Interview of Brenda Matthews by Freya Bennett
Brenda Matthews is a proud Wiradjuri woman. She lives with her husband, Mark, in Bundjalung country, Queensland. Brenda is a mother, a grandmother, a sister, a daughter, an aunty, a storyteller, a speaker and co-director of the feature film, The Last Daughter, a documentary of her life.
When Brenda Matthews was two years old, she and her siblings were taken from their parents. For the next five years she was a much-loved daughter in a white family. Brenda was a happy child in a country town on the outskirts of Sydney, unaware of the existence of her Aboriginal family or how hard her parents were fighting for her return—also, completely unaware of her Aboriginal identity.
She was suddenly returned to her Aboriginal family, the last daughter to come home. Decades later, feeling a sense of something missing in her life, Brenda searches for her foster family and her beloved white sister, with whom she had had no contact. Along the way she uncovers long-buried secrets and government bungling, as well as a deep connection to family and to her Aboriginal culture.
Hello, I am great, thank you.
Congratulations on your documentary and book, how did it feel sharing your story?
Thank you, it is a wonderful experience sharing my story. I’m so grateful to everyone who helped share it through a film, a book and a talk. So thankful to those who gave me the safe space to share my story. It has been such a wonderful journey collaborating with everyone involved. It’s an incredible feeling finally being able to share truth through storytelling, so liberating.
Your story of being stolen is a story that isn’t often told. Why is it important to share the multifaceted layers of your experience?
It is so important that these stories are shared, not to make people feel guilty or condemn, but to share truth, to bring healing and to acknowledge history.
I was only two when I was taken from my Indigenous family and placed in a white family. Then when I was only seven or eight, I was taken from my white family.
My first memories were of my little white sister and of my white father taking me back to my mother and father’s place. I lost my white family whom I had grown to love, and they’d reciprocated that love. I didn’t see colour; I just saw love.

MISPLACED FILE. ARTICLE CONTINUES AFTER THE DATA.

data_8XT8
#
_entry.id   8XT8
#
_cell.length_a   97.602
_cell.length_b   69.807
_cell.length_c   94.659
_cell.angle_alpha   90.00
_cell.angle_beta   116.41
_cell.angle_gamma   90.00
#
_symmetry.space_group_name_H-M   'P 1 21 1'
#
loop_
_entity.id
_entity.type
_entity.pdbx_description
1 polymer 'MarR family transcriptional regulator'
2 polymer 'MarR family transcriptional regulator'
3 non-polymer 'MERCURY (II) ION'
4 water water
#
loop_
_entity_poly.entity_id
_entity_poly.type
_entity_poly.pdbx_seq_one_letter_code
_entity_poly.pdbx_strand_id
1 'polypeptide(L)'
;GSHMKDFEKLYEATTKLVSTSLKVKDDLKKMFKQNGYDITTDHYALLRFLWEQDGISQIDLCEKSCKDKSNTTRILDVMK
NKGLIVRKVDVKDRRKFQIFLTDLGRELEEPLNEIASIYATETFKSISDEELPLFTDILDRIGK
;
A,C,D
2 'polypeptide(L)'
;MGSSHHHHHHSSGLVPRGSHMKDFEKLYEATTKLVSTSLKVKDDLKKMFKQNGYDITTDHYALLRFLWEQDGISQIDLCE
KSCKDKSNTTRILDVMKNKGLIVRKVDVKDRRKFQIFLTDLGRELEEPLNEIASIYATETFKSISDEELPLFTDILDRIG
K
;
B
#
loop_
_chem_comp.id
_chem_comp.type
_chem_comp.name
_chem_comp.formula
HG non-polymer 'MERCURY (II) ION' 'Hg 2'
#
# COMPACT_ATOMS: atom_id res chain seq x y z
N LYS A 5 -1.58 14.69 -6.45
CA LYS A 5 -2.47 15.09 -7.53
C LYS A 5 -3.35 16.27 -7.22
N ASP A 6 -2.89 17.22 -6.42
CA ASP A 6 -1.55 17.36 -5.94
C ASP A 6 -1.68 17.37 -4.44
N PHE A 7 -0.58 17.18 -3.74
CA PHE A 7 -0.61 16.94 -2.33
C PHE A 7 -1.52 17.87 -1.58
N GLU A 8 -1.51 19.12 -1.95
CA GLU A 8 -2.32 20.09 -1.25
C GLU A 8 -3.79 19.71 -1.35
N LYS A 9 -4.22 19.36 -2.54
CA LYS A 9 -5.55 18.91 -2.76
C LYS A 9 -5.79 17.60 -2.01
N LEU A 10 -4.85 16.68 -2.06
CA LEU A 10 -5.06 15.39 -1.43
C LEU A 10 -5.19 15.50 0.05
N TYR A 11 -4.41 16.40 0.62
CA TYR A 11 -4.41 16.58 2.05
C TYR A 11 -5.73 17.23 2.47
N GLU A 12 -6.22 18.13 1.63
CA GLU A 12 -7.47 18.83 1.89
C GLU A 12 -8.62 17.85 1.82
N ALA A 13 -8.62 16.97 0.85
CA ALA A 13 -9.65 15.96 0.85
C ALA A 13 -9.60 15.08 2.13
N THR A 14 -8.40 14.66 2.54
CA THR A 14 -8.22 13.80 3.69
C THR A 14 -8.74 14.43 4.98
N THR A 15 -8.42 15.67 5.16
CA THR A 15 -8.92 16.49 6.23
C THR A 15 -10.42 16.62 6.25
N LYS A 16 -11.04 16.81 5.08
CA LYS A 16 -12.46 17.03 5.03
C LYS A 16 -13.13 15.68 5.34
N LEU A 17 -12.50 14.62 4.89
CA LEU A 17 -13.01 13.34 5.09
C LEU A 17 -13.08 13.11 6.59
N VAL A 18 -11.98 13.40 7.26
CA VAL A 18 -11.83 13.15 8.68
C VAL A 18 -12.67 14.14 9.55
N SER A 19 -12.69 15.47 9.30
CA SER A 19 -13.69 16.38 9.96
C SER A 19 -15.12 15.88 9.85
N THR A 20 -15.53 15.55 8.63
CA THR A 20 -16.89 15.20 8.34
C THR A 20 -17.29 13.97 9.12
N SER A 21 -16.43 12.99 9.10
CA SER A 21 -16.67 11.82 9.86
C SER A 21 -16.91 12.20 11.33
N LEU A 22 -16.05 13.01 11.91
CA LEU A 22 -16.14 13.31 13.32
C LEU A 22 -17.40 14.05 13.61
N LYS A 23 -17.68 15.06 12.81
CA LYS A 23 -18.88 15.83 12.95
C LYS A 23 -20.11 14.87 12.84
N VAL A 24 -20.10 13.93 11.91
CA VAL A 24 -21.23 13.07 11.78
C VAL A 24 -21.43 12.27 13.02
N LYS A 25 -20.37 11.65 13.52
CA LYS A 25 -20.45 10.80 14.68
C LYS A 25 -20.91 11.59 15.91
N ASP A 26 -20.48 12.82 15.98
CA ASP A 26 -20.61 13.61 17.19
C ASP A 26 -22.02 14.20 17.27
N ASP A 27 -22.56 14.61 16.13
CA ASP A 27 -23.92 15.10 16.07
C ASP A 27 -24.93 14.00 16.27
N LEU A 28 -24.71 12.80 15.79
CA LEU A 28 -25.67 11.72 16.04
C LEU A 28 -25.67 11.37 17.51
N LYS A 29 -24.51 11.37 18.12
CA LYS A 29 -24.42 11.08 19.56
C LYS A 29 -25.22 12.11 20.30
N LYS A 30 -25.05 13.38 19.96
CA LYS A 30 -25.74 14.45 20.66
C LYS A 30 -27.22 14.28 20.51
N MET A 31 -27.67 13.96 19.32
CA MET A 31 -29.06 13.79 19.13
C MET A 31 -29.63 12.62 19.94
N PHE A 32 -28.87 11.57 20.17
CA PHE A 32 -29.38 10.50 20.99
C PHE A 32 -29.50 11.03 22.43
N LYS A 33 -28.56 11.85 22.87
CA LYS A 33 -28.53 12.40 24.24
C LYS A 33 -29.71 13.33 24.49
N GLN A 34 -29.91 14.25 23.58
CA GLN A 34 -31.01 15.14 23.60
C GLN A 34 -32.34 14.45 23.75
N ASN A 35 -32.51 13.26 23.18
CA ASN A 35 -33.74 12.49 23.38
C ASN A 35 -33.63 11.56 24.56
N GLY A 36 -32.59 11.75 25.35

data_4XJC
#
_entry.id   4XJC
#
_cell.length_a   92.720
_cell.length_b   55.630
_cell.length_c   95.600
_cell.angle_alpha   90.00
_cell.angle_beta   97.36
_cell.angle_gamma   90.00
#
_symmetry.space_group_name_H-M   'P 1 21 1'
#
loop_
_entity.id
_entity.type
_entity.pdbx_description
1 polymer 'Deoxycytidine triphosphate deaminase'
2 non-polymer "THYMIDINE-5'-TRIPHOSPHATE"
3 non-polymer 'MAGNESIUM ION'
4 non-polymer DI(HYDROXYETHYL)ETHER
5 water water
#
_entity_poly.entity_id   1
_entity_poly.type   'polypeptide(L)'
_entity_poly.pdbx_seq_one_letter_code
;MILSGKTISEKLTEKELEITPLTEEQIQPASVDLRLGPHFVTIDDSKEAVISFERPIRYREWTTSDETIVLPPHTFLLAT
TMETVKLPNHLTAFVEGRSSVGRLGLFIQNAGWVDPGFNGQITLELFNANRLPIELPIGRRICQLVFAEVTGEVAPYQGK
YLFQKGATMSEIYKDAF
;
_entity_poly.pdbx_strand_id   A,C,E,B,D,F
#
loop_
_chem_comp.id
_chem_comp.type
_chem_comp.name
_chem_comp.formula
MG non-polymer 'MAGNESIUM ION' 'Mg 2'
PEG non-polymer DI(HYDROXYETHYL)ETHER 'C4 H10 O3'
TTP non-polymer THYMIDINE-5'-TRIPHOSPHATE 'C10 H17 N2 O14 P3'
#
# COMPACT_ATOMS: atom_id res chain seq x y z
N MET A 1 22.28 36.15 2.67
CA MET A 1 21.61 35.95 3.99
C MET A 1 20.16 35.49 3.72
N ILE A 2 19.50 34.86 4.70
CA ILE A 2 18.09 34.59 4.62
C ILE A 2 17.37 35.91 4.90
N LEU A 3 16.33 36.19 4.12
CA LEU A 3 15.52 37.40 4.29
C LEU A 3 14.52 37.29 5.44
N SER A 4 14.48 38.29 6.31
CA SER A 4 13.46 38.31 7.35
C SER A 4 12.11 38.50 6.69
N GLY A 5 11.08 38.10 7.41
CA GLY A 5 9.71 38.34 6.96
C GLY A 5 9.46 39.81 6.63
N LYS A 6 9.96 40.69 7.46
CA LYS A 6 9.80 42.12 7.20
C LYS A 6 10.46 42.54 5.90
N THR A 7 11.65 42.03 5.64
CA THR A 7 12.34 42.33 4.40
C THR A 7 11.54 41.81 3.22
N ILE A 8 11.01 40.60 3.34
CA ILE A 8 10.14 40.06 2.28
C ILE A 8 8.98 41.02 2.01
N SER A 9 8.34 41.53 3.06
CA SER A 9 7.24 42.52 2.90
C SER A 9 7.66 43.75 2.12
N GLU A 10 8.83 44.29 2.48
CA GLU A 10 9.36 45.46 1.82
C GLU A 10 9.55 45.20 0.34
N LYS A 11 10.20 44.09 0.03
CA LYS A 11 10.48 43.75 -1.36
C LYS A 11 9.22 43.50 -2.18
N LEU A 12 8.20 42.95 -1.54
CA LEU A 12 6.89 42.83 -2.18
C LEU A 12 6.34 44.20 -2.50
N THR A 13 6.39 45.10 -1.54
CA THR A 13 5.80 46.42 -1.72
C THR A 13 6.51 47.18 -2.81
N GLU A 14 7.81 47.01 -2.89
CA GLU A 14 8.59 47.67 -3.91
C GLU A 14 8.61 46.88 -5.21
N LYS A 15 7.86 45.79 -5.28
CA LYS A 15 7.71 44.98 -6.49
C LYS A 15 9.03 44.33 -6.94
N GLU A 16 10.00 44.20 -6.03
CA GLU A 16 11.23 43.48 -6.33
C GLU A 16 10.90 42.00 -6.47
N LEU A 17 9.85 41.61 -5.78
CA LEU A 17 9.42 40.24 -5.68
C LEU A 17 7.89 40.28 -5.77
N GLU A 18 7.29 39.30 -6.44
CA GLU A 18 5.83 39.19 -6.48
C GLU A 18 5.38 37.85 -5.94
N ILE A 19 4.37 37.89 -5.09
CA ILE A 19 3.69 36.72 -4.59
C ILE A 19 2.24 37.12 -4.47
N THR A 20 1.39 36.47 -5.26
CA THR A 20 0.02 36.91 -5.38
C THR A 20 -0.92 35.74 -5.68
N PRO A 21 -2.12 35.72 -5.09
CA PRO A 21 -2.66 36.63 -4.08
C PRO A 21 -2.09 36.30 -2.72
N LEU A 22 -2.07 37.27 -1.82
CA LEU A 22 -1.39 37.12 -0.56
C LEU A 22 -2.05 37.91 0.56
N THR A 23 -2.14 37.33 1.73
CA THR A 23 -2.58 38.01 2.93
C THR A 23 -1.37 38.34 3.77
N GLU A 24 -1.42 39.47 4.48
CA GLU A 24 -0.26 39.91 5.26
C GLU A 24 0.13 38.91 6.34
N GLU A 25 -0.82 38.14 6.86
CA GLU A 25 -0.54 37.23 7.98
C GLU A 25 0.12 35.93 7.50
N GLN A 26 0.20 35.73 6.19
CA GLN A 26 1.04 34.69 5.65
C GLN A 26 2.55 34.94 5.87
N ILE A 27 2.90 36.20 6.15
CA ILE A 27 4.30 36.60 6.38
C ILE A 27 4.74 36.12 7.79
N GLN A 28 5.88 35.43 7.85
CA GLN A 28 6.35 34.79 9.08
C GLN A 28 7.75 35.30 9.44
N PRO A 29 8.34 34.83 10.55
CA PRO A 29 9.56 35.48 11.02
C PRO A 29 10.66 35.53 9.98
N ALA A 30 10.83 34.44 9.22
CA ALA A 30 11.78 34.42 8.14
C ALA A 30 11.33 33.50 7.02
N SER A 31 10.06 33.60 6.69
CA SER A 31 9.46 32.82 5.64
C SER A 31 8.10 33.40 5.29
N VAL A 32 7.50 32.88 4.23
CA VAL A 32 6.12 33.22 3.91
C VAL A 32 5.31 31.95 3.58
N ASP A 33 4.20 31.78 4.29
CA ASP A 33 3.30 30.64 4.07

When I returned to my Indigenous family, I didn’t remember them and had to be reintroduced to my own family. I felt like an intruder in their home, but I didn’t know then that my siblings had also been taken.
When my white father took me back to my mother and father’s place, I thought he’d come back to take me home. But when he didn’t return, I felt abandoned and rejected. I thought my white mum and dad had chosen my little white sister over me. I thought of my little white sister often. I was a hurt little girl trying to navigate my way through life. I felt like there was something missing in my life. Even though I was back home where I belonged I missed my little white sister and my white family—I wanted to find them again.
It is so important to share the multifaceted layers of my experience because it is a lived experience. And if I don’t share my story how will my children and grandchildren know who they are? How can I share a healing story with others if I keep it to myself? That would be selfish of me. In our culture that’s what we do, share stories and pass them down the generations. So, I am just being true to myself by sharing my story.
I want the younger generations to understand that these stories are all lived experiences. They’re not myths or made-up stories, but true, heartfelt stories. That if we understand the past and acknowledge the stories of this land, then we can understand the complexities that have evolved and continue to evolve in our nation. I want them to understand that they are the next generation of storytellers of this nation, black or white, whatever colour, you have joined our circle in this country. What story will you share with the next two generations? Will it be a story of division, or will it be a story of healing?
What has been crucial to your healing journey?
All of it. In our culture everything is connected, nothing exists in isolation. My whole journey was crucial. Finding identity, belonging and connection through my culture. Reconnecting with my black family. Reconnecting with my white family. Being accepted into the Bundjalung community in Fingal. Realising I have a lot of places to belong. Going on a journey of self-reflection, interrogating myself internally and asking myself the questions, ‘where is home when it doesn’t feel like home? Where do I belong?’ We’re so good at trying to change others, yet it’s so hard to try to change ourselves. We cannot change the nation or the world without first changing ourselves So, for me to reflect on my own story and learn my songline, all of it was crucial in my healing journey.
How did it feel when you united your two families?
Oh, it felt wonderful. It felt like my family circle was complete after forty years. My father shared a story with us of a dream he had. Talking about mending family circles with your love, family ties and values. He and mum paved the way for us, by mending their family circle. Fighting for all their children till they got all of us back home. I felt like it was now my responsibility to mend my family circle and to pass that down to the next generations in my family.
What advice do you have to young Aboriginal people who want to connect to their culture but don’t know where to start?
I would say, start with yourself. Everything you need to thrive is deep within you. There is a listening place within. Listen from within, it is inherent. We are spiritual people in need of spiritual healing. Practice this listening from within, it is a practice that has been handed down generationally and it’s no different today from what it was when it was first handed down.